Just how long does it take to build a two-story home in La Cañada's hilly west side?

Local developer Norman Peters will tell you at least five years — that's how long it's taken his plans for a home that's less than 4,000 square feet to bounce between the Planning Commission and the City Council a record 10 times.

Since 2009, Peters has tried to build the "spec" home, a house built with no one buyer in mind, on Lyans Drive. He applied for a second-floor review and a hillside development permit to build on a 36-degree slope.

The problem is, the lot stands squarely in between two neighboring homes and the scenic Verdugo Mountains that grace their views.

Over the course of four Council meetings and six Planning Commission meetings, Peters has rearranged the home's layout, shrunk its square footage, length and height and moved it several feet from its original location.

On Monday, City Council members held a public hearing on an appeal filed by a neighbor against a March 11 Commission ruling that declared the project compliant by a 3-1 vote.

Jon Kagawa, who lives just east of Peters' property claims the project would still significantly occupy his home's primary view corridor. He attended the hearing Monday with local consulting architect Jay Johnson to ask that the house to be moved further west.

"How can we open up that view corridor 10 more feet?" Johnson asked Council. "There is a solution if the City Council really wants to look for one."

Peters, who came with consultants in tow but spoke on his own behalf, said he'd already changed plans to allow Kagawa's house more than 15 feet of additional view.

"We're not imposing (upon) a very large percentage of the Verdugo Mountains. In fact, it's a very small area," the developer maintained. "We're substantially lower, substantially smaller and we've moved the house."

After a lengthy and multifaceted discussion on everything from driveways and hedge heights to lot frontage and RV parking, the Council asked Peters to somehow further shrink or reconfigure the project at least 6 more feet away from Kagawa's view corridor.

"A house does not have to be invisible, and every person who owns a property has the right to develop it," said Councilman Dave Spence. "But with common sense and reasonableness, we can still make this a win-win situation for everybody."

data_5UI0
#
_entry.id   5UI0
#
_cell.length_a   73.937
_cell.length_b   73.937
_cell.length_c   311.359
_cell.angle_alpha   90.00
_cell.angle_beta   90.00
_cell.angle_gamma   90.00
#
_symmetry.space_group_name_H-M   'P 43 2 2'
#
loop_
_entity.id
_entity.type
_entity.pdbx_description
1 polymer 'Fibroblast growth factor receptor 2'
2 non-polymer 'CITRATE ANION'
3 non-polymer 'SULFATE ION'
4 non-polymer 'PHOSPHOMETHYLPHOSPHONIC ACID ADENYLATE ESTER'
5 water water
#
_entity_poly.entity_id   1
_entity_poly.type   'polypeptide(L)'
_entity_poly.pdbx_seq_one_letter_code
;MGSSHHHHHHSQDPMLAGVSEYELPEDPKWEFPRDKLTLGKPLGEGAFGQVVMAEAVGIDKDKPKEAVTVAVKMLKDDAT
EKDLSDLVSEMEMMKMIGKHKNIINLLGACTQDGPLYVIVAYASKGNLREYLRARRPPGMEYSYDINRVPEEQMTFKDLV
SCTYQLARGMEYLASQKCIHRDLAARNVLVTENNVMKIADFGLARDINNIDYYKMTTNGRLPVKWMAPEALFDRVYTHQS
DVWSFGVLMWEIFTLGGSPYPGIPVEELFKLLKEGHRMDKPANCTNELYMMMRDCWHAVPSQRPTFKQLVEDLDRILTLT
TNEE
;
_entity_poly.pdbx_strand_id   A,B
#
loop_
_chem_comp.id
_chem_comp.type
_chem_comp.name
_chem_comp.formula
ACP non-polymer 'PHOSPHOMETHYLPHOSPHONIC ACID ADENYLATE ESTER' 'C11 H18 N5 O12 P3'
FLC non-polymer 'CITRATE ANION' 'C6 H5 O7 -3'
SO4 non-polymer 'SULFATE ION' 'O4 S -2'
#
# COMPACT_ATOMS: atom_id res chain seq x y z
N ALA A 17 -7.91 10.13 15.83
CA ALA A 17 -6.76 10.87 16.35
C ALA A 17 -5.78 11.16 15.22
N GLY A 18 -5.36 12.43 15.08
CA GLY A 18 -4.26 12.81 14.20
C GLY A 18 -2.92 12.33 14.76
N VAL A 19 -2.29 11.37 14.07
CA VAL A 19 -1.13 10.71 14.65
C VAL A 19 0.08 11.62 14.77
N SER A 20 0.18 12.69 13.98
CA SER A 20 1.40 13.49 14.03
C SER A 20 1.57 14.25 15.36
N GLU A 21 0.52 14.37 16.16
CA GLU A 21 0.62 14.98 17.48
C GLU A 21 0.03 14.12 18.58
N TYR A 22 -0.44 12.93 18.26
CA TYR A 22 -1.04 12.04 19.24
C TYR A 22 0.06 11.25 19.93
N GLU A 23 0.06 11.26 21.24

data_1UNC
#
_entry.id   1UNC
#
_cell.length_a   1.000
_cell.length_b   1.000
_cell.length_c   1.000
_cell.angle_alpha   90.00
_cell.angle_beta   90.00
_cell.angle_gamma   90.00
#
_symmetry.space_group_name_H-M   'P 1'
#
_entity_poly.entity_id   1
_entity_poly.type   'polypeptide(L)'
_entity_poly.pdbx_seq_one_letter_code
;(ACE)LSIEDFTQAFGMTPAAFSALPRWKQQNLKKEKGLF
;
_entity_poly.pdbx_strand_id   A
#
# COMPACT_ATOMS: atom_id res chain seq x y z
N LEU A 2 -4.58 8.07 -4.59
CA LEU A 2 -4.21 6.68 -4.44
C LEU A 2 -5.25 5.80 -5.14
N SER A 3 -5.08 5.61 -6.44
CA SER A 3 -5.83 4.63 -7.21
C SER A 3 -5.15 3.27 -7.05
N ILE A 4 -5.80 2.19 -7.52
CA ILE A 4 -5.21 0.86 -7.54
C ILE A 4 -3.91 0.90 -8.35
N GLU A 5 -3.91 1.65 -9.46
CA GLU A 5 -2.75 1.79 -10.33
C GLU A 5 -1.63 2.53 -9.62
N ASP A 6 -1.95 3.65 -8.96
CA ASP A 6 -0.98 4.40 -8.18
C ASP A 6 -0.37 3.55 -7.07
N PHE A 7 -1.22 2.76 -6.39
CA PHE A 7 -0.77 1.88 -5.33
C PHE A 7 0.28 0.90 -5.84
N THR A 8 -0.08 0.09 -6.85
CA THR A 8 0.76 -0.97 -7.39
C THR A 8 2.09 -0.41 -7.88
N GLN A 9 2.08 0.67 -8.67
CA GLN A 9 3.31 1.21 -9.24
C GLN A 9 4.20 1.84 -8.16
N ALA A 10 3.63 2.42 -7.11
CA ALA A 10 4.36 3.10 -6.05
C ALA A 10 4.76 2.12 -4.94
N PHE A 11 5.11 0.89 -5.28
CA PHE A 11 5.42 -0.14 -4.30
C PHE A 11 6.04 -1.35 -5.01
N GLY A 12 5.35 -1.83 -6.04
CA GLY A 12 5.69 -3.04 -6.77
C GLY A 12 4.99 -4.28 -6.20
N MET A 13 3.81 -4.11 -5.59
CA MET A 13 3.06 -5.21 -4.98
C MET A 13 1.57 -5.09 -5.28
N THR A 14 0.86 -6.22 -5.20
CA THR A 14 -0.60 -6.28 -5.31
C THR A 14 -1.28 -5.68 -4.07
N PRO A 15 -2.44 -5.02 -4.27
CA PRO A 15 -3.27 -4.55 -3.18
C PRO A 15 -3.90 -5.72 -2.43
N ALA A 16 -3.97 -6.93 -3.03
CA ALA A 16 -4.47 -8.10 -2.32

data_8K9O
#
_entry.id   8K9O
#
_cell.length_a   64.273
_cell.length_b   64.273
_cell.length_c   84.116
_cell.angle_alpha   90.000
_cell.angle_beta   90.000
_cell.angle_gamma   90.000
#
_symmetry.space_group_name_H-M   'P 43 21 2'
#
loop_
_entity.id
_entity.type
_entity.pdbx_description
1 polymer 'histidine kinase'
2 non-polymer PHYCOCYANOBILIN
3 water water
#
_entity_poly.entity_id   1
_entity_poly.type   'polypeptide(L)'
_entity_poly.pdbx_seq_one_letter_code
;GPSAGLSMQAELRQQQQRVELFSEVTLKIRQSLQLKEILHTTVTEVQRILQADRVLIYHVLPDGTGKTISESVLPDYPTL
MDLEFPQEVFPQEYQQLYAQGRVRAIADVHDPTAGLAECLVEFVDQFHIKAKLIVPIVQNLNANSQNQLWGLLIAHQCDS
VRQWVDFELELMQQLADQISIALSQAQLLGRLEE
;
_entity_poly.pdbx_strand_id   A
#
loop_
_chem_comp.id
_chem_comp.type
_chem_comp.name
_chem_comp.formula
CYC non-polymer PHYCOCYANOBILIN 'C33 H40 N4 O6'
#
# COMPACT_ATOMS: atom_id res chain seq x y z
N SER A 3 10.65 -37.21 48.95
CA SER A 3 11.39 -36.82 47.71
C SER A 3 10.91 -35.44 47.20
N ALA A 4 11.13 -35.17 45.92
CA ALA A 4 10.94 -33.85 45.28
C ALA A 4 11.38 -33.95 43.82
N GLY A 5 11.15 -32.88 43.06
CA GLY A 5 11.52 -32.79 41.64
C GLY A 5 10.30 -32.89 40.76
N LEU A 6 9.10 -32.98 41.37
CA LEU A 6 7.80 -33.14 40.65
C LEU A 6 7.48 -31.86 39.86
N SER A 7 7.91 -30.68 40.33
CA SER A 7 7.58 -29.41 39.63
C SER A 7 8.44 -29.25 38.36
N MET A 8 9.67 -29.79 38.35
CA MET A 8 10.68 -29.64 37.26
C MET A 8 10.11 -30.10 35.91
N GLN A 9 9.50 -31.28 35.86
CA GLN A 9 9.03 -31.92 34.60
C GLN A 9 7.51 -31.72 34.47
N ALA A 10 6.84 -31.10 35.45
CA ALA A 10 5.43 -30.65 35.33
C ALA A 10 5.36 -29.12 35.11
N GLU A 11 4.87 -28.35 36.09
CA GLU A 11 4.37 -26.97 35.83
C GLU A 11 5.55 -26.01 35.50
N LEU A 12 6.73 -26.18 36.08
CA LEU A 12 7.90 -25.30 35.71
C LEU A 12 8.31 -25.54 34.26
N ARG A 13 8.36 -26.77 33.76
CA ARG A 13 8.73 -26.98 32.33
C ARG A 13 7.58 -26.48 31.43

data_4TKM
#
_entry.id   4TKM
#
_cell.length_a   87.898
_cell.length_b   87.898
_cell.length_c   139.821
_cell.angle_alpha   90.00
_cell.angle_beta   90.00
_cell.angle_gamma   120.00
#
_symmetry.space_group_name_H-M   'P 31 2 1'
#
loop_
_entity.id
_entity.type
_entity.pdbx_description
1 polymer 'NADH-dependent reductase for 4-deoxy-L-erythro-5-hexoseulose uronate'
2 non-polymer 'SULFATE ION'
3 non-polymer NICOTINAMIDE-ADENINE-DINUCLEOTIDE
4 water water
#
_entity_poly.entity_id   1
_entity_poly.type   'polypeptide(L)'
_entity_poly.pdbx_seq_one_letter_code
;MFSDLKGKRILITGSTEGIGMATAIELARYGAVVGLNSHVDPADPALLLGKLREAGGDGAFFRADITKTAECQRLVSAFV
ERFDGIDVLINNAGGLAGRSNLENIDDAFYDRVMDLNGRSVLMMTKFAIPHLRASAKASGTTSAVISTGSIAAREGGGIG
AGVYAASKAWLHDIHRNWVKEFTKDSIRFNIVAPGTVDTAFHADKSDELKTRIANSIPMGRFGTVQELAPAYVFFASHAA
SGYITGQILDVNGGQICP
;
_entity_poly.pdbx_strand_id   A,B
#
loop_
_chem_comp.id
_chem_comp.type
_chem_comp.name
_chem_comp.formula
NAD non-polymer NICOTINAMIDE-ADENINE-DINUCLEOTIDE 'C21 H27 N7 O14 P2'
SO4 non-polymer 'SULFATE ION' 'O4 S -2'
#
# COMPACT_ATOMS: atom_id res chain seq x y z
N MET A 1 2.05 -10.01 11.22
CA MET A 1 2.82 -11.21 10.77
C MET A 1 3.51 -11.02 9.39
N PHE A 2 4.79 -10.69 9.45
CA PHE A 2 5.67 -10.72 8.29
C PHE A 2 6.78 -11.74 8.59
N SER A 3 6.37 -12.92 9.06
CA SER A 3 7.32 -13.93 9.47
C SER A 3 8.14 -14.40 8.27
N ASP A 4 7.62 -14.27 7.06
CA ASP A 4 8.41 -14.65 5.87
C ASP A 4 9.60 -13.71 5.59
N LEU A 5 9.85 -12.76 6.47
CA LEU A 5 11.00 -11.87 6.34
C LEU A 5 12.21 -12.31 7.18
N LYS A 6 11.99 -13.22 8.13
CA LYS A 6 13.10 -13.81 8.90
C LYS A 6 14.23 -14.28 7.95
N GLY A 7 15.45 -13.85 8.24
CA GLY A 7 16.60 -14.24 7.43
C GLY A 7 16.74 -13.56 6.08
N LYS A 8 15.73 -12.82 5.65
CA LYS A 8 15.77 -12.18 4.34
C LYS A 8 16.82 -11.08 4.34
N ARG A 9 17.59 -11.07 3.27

Peters was also asked to comply with a number of neighborly agreements, including repairing any damage dump trucks might make to jointly used driveways as they haul away dirt from the lot and removing visually imposing queen palms from the project's landscaping plan.

At the risk of further prolonging the process, the panel decided 4-0 to continue the matter to a future meeting, allowing the developer time to figure out a plan for adhering to the new mandates. Mayor Pro Tem Don Voss abstained from the vote, as he was unable to visit the properties.

Mayor Mike Davitt said that while Peters went a long way to minimize the impact of the project, it was important for Council decisions to be fair to the city's rules and to all parties involved.

"You can't say it's got to be an invisible home; you can't ask anybody to do that. But, with that being said, it can't be unfair to the neighbors," Davitt said before addressing Peters. "As good as an effort I think you've made…I think we could do better, I really do."

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Follow Sara Cardine on Twitter: @SaraCardine.

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